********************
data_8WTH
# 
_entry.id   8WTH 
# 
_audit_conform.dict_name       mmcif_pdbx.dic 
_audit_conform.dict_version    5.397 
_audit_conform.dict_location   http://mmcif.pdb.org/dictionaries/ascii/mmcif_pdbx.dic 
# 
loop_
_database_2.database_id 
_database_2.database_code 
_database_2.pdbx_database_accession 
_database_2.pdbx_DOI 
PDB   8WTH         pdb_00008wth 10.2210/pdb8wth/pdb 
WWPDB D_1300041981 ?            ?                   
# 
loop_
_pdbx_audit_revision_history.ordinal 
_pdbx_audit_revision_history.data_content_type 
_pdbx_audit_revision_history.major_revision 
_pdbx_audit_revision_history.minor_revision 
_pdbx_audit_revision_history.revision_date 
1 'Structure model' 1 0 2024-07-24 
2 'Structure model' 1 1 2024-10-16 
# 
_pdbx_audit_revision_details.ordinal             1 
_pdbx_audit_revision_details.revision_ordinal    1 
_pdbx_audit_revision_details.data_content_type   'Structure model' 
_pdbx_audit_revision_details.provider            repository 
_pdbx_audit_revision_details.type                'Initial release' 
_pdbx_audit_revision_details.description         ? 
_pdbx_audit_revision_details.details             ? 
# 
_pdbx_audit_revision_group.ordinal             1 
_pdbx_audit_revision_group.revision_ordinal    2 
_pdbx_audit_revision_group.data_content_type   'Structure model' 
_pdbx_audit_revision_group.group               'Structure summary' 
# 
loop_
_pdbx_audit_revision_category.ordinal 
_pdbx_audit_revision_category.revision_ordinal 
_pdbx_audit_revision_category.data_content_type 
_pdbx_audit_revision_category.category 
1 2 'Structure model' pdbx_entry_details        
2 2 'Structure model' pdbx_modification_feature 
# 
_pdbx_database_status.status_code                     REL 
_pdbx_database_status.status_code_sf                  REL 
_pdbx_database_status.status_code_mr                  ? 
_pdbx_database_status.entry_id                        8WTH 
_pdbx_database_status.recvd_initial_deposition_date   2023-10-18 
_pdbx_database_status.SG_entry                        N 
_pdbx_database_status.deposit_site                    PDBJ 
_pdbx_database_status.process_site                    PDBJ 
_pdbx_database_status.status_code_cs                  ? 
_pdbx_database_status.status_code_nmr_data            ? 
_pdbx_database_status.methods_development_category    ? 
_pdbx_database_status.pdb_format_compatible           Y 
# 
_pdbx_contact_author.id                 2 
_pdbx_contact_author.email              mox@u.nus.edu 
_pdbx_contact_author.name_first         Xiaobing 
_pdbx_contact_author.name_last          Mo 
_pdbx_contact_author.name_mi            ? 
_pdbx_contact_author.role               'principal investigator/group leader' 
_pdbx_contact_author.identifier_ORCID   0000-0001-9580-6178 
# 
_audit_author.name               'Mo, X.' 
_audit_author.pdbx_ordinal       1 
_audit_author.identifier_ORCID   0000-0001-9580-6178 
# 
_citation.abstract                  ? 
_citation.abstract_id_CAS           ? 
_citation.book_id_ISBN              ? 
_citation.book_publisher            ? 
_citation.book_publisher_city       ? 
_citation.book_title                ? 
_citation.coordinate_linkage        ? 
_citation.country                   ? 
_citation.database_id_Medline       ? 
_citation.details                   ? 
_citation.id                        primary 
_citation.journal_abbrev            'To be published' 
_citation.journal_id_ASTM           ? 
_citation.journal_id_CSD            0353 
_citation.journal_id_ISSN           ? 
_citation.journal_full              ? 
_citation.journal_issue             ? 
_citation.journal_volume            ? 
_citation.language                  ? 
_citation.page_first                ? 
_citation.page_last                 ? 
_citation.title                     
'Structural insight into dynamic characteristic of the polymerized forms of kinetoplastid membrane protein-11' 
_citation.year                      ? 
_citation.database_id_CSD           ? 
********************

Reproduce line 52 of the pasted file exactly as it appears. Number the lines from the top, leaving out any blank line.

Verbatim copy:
_pdbx_database_status.SG_entry                        N 